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How Do /You/ Meditate?

Clay Hamilton interviews Stephen McManus, a meditation and yoga teacher, and director of Three Jewels in New York City, a studio which integrates yoga, meditation and Tibetan Buddhism. "How Do /You/ Meditate?" is Clay Hamilton's ongoing series of interviews with meditation teachers.

Stephen McManus is a meditation and yoga teacher, and director of Three Jewels in New York City, a studio which integrates yoga, meditation and Tibetan Buddhism. He was originally introduced to yoga and meditation by his mother as a child, and returned to it as an adult as a way to cope with anxiety and stress. Clay Hamilton interviewed Stephen in autumn 2019.

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Briefly describe yourself as a meditation teacher.

My entire life is woven around my spiritual practice. My partner and I run Three Jewels as well as teach there. There is no separation between work life, love life, and meditation life, and somehow we make it work really well. Three Jewels is an “Enlightenment Studio” that teaches yoga, meditation, and Tibetan Buddhism.  There are a lot of different types of meditations within Tibetan Buddhism, but lately I have been focusing a lot on opening the heart and cultivating compassion.

How did you first learn to meditate and why/how did you become a meditation teacher?

I grew up meditating because of my mom, but I didn’t get serious about it until college when I used it to cope with anxiety. After college I moved to New York City and met Hector Marcel, who  introduced me to Tibetan Buddhism. After practicing meditation more seriously for a couple of years, I did the Meditation Teacher Training at Three Jewels to go deeper in my own practice. But, as with anything that you learn, eventually you share it. That’s how I started teaching.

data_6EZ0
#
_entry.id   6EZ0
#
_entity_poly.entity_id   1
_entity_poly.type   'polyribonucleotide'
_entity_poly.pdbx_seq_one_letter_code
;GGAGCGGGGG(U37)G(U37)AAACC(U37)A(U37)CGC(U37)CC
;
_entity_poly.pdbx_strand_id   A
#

What types of meditations have you studied or practised, and what method do you mainly use or teach now?

I have practiced a lot of vedic meditations growing up and now I practice mostly Buddhist meditations, but they are all the same more or less. They all point to the same thing.

What is the greatest benefit you personally get from meditation? 

Connection and compassion. I feel much more connected to others.

What is your favourite meditation technique or form of practice?

Tong Len. It’s a Tibetan meditation that means “Giving and Taking”. You take away others suffering and send them love and wisdom.

What important aspect of meditation do you find yourself teaching over and over again? Is there a phrase or message or quote you repeat to students again and again?

Each cycle of breath is a meditation.

How many times and how much time per day do you recommend students to meditate?

Start with 5 minutes every day, then add 1 minute every week.

What do you think about meditation retreats (what form, how long, any advice)? What if someone can’t afford the financial or time commitment of a retreat, do you have any recommendations for them?